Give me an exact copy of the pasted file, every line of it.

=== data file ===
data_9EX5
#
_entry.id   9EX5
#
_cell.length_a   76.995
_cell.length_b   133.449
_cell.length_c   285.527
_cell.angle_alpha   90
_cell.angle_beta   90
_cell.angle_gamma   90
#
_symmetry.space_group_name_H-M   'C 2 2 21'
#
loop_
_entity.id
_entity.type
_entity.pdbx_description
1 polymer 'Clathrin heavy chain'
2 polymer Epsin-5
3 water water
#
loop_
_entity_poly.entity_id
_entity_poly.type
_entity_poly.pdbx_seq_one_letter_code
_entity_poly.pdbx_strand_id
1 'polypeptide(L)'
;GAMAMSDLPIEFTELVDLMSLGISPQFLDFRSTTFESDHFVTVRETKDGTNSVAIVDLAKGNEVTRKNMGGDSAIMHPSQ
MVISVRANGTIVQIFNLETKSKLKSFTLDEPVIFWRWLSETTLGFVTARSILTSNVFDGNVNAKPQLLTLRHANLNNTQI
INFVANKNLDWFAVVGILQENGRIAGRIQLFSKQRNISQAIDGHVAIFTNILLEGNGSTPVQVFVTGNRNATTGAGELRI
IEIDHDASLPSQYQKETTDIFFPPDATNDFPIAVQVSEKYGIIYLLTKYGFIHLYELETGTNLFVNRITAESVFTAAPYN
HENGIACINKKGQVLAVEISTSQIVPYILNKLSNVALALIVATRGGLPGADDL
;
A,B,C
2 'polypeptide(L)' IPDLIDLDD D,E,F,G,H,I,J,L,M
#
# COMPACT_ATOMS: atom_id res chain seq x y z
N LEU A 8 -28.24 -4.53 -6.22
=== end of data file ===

data_9EX5
#
_entry.id   9EX5
#
_cell.length_a   76.995
_cell.length_b   133.449
_cell.length_c   285.527
_cell.angle_alpha   90
_cell.angle_beta   90
_cell.angle_gamma   90
#
_symmetry.space_group_name_H-M   'C 2 2 21'
#
loop_
_entity.id
_entity.type
_entity.pdbx_description
1 polymer 'Clathrin heavy chain'
2 polymer Epsin-5
3 water water
#
loop_
_entity_poly.entity_id
_entity_poly.type
_entity_poly.pdbx_seq_one_letter_code
_entity_poly.pdbx_strand_id
1 'polypeptide(L)'
;GAMAMSDLPIEFTELVDLMSLGISPQFLDFRSTTFESDHFVTVRETKDGTNSVAIVDLAKGNEVTRKNMGGDSAIMHPSQ
MVISVRANGTIVQIFNLETKSKLKSFTLDEPVIFWRWLSETTLGFVTARSILTSNVFDGNVNAKPQLLTLRHANLNNTQI
INFVANKNLDWFAVVGILQENGRIAGRIQLFSKQRNISQAIDGHVAIFTNILLEGNGSTPVQVFVTGNRNATTGAGELRI
IEIDHDASLPSQYQKETTDIFFPPDATNDFPIAVQVSEKYGIIYLLTKYGFIHLYELETGTNLFVNRITAESVFTAAPYN
HENGIACINKKGQVLAVEISTSQIVPYILNKLSNVALALIVATRGGLPGADDL
;
A,B,C
2 'polypeptide(L)' IPDLIDLDD D,E,F,G,H,I,J,L,M
#
# COMPACT_ATOMS: atom_id res chain seq x y z
N LEU A 8 -28.24 -4.53 -6.22